Keeping on the natural theme, there are also new variants in the deodorants sector which could tempt female shoppers. Sanex Naturprotect is an alcohol-free deodorant which contains the mineral alum that works to counteract bacteria and offer 24-hour protection against body odours. It comes in two variants - for normal skin, and for sensitive skin.
Research by the Sanex brand recently found that one-third of respondents said they would definitely opt for a more natural deodorant if it was easily available.
That's good news for hypoallergenic deodorants range Bionsen, which contains Japanese spa minerals. It is making inroads into the c-store sector through Nisa-Today's.
Bionsen brand manager Lisa Cattell says: "The Japanese spa mineral positioning likens the products to that of a beauty brand and retailers could benefit from incremental sales through clever merchandising, positioning Bionsen alongside other key beauty brand leaders."
The big players are also aiming to maintain interest in the deodorant sector. Unilever has launched Maximum Protection Tri-Solid cream for its Sure Women and Dove brands, targeting the one-fifth of the population who consider themselves heavy sweaters and who apply antiperspirant several times a day. It has also launched a deodorant that it claims is the first to reduce underarm hair growth.
The Sure and Dove Hair Minimising deodorants will be available in both aerosol and roll-on formats and Unilever predicts they will be so popular with women that they will generate £10m worth of sales in the first year.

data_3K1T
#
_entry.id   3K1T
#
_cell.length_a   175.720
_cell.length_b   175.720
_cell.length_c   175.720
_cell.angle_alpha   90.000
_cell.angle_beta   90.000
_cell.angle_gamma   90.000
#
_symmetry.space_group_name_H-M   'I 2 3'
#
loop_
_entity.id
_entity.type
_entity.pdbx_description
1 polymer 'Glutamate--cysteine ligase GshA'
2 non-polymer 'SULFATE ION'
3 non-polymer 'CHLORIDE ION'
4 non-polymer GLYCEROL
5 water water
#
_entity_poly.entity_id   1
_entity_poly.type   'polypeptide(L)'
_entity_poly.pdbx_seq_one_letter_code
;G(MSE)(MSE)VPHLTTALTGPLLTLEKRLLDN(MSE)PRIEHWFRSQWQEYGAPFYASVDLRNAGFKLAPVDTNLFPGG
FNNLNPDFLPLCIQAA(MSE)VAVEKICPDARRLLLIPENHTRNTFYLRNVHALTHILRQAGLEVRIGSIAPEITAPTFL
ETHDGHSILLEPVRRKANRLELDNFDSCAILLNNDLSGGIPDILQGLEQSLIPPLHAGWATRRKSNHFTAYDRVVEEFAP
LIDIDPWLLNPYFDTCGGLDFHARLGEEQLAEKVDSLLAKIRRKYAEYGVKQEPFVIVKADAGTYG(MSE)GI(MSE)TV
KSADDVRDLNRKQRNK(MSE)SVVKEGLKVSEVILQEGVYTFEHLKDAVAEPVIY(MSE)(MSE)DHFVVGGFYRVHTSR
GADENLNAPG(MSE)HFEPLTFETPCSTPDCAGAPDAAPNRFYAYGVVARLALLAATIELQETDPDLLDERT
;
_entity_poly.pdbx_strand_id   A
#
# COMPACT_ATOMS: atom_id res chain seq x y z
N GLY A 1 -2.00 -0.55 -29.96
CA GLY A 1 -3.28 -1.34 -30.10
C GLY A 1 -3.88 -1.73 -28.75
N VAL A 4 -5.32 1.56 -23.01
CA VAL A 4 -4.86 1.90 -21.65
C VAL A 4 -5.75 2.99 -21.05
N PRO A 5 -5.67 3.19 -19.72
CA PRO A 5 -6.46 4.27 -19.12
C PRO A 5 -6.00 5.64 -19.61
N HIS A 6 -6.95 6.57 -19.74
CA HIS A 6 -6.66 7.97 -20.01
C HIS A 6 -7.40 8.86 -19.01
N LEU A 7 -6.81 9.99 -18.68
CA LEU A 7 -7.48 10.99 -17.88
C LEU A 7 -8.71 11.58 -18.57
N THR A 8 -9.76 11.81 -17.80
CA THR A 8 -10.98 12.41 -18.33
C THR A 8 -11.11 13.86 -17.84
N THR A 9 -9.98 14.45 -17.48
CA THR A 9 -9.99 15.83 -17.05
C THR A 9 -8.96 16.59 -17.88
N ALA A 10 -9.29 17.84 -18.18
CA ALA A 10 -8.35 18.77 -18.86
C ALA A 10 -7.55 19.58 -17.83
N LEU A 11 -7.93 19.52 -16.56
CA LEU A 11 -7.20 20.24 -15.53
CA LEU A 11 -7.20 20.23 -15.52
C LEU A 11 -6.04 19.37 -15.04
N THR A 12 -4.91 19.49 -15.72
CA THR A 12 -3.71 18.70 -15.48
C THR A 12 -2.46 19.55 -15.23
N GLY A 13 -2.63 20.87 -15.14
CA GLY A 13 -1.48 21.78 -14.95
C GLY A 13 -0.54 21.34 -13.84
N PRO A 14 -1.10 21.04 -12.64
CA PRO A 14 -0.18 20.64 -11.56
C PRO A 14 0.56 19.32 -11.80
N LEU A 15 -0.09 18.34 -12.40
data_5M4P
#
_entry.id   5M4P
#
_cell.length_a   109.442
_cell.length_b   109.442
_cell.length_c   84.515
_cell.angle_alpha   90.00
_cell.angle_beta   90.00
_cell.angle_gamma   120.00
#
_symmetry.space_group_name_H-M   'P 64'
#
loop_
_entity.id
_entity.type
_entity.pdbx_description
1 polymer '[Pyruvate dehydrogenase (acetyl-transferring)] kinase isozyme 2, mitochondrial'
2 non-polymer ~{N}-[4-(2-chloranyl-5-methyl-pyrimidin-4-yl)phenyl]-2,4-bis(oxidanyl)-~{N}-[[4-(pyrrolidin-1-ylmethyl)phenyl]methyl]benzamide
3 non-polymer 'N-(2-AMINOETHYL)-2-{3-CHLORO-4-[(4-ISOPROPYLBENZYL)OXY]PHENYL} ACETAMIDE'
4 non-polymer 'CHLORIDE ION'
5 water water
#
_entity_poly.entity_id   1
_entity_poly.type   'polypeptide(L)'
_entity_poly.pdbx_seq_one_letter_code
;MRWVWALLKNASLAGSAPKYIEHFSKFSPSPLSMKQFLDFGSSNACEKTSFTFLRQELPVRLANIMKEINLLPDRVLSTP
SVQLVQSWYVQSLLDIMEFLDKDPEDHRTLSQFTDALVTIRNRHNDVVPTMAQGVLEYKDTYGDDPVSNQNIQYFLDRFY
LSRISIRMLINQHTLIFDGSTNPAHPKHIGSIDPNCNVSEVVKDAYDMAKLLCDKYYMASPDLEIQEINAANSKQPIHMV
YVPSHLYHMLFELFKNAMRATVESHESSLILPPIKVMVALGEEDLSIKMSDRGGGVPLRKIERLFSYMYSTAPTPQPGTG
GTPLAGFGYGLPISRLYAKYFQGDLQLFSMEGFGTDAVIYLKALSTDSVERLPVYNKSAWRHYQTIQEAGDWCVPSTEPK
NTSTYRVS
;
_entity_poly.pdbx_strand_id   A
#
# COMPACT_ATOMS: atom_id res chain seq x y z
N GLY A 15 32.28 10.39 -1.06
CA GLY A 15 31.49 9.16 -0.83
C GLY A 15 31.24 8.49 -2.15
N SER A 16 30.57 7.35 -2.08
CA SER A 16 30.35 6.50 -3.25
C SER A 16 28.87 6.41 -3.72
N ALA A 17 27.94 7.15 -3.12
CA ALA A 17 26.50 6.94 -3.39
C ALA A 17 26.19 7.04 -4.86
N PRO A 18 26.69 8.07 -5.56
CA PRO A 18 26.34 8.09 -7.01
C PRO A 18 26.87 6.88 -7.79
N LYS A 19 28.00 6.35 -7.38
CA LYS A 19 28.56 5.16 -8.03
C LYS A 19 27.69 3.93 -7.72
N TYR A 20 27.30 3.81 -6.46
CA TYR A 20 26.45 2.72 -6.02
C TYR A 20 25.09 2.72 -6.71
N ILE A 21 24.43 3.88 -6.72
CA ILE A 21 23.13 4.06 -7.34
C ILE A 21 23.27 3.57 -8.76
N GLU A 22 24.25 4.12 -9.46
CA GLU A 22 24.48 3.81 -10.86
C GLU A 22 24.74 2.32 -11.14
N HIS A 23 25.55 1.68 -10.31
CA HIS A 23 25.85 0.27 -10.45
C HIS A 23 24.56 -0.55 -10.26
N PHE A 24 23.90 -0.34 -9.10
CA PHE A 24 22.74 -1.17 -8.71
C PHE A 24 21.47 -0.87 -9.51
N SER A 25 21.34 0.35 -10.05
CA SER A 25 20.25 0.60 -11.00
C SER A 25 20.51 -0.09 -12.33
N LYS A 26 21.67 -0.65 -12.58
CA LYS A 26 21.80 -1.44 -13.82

The range arrives on shelf this month and Unilever expects sales of the standard Dove and Sure deodorants to drop by about one-third as the target audience of young females tries the new variants.
The big brands also lead the
way in the women's shaving sector, and manufacturers have worked hard to differentiate men and women's products; sales in the disposable razor category
are increasing, with three-blade disposables outperforming the market, according to Nielsen.
Gillette set out to reinvigorate the female grooming category by extending the distribution and support for its Venus Breeze brand - a razor with shave gel bars. Wilkinson Sword fought back by launching an addition to the 3-in-1 Intuition Plus range - Intuition Plus Natural Care with Milk & Honey - claiming to be the world's first razor to lather, shave and moisturise. Wilkinson Sword's Quattro for Women is already one of the category's biggest sellers.
Skincare has seen the most recent innovation, though, with Unilever adding a lightly fragranced Vaseline Intensive Rescue 200ml Moisture Locking lotion to the Vaseline Intensive Rescue range. Meanwhile, its Dove brand extended its popular Dove Go Fresh cleansing range with Dove Go Fresh Burst Body Wash, an ultra-light gel formula with the scents of nectarine and white ginger.
"Consumers with dry skin have a higher consumption rate than an average body lotion user and are prepared to trade up to a product that will work," says Vaseline brand manager Monique Rossi.
Unilever's McCleave adds: "Rather than just stocking tertiary brands from the cash and carry, retailers should remember that customers are going in for convenience and want the reassurance of having brands they know and trust."